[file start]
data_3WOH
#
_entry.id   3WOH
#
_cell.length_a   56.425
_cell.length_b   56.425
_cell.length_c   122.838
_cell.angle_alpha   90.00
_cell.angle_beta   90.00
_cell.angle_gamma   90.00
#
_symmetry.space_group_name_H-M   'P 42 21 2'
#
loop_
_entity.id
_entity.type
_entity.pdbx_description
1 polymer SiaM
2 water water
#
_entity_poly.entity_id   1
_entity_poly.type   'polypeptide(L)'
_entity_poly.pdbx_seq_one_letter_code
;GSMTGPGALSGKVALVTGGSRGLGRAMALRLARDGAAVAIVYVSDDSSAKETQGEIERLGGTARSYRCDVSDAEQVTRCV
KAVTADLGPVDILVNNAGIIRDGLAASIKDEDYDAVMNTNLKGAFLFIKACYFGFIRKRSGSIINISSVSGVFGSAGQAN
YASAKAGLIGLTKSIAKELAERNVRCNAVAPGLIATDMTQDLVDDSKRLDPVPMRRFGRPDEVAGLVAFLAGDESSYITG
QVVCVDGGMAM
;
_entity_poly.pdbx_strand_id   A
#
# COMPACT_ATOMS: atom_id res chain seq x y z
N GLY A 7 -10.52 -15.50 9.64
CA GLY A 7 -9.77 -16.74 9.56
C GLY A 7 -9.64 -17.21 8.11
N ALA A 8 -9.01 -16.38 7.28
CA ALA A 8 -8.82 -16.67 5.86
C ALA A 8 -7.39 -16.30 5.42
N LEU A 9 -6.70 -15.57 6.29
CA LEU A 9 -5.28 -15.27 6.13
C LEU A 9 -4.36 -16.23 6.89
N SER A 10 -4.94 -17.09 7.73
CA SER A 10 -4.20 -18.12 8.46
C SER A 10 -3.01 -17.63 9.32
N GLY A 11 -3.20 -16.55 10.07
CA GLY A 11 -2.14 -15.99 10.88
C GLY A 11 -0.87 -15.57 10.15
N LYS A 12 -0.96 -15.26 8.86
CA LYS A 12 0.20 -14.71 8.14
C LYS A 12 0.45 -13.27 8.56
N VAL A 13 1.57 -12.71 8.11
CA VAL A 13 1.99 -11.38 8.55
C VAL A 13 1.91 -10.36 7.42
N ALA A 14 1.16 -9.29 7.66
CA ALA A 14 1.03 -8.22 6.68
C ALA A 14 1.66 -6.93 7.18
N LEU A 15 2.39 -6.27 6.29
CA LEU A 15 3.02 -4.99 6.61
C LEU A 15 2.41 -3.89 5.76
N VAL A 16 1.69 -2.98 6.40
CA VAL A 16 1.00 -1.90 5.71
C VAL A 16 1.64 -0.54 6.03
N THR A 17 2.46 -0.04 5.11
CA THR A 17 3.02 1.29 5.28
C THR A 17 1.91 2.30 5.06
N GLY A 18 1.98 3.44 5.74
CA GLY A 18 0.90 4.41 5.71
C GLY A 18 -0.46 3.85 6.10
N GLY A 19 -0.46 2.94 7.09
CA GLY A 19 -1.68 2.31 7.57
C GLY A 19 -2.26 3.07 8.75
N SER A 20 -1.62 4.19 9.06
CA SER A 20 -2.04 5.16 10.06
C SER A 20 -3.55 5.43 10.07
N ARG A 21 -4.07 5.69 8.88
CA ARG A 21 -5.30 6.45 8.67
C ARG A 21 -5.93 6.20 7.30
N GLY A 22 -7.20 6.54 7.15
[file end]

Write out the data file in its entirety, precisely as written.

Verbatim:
data_3WOH
#
_entry.id   3WOH
#
_cell.length_a   56.425
_cell.length_b   56.425
_cell.length_c   122.838
_cell.angle_alpha   90.00
_cell.angle_beta   90.00
_cell.angle_gamma   90.00
#
_symmetry.space_group_name_H-M   'P 42 21 2'
#
loop_
_entity.id
_entity.type
_entity.pdbx_description
1 polymer SiaM
2 water water
#
_entity_poly.entity_id   1
_entity_poly.type   'polypeptide(L)'
_entity_poly.pdbx_seq_one_letter_code
;GSMTGPGALSGKVALVTGGSRGLGRAMALRLARDGAAVAIVYVSDDSSAKETQGEIERLGGTARSYRCDVSDAEQVTRCV
KAVTADLGPVDILVNNAGIIRDGLAASIKDEDYDAVMNTNLKGAFLFIKACYFGFIRKRSGSIINISSVSGVFGSAGQAN
YASAKAGLIGLTKSIAKELAERNVRCNAVAPGLIATDMTQDLVDDSKRLDPVPMRRFGRPDEVAGLVAFLAGDESSYITG
QVVCVDGGMAM
;
_entity_poly.pdbx_strand_id   A
#
# COMPACT_ATOMS: atom_id res chain seq x y z
N GLY A 7 -10.52 -15.50 9.64
CA GLY A 7 -9.77 -16.74 9.56
C GLY A 7 -9.64 -17.21 8.11
N ALA A 8 -9.01 -16.38 7.28
CA ALA A 8 -8.82 -16.67 5.86
C ALA A 8 -7.39 -16.30 5.42
N LEU A 9 -6.70 -15.57 6.29
CA LEU A 9 -5.28 -15.27 6.13
C LEU A 9 -4.36 -16.23 6.89
N SER A 10 -4.94 -17.09 7.73
CA SER A 10 -4.20 -18.12 8.46
C SER A 10 -3.01 -17.63 9.32
N GLY A 11 -3.20 -16.55 10.07
CA GLY A 11 -2.14 -15.99 10.88
C GLY A 11 -0.87 -15.57 10.15
N LYS A 12 -0.96 -15.26 8.86
CA LYS A 12 0.20 -14.71 8.14
C LYS A 12 0.45 -13.27 8.56
N VAL A 13 1.57 -12.71 8.11
CA VAL A 13 1.99 -11.38 8.55
C VAL A 13 1.91 -10.36 7.42
N ALA A 14 1.16 -9.29 7.66
CA ALA A 14 1.03 -8.22 6.68
C ALA A 14 1.66 -6.93 7.18
N LEU A 15 2.39 -6.27 6.29
CA LEU A 15 3.02 -4.99 6.61
C LEU A 15 2.41 -3.89 5.76
N VAL A 16 1.69 -2.98 6.40
CA VAL A 16 1.00 -1.90 5.71
C VAL A 16 1.64 -0.54 6.03
N THR A 17 2.46 -0.04 5.11
CA THR A 17 3.02 1.29 5.28
C THR A 17 1.91 2.30 5.06
N GLY A 18 1.98 3.44 5.74
CA GLY A 18 0.90 4.41 5.71
C GLY A 18 -0.46 3.85 6.10
N GLY A 19 -0.46 2.94 7.09
CA GLY A 19 -1.68 2.31 7.57
C GLY A 19 -2.26 3.07 8.75
N SER A 20 -1.62 4.19 9.06
CA SER A 20 -2.04 5.16 10.06
C SER A 20 -3.55 5.43 10.07
N ARG A 21 -4.07 5.69 8.88
CA ARG A 21 -5.30 6.45 8.67
C ARG A 21 -5.93 6.20 7.30
N GLY A 22 -7.20 6.54 7.15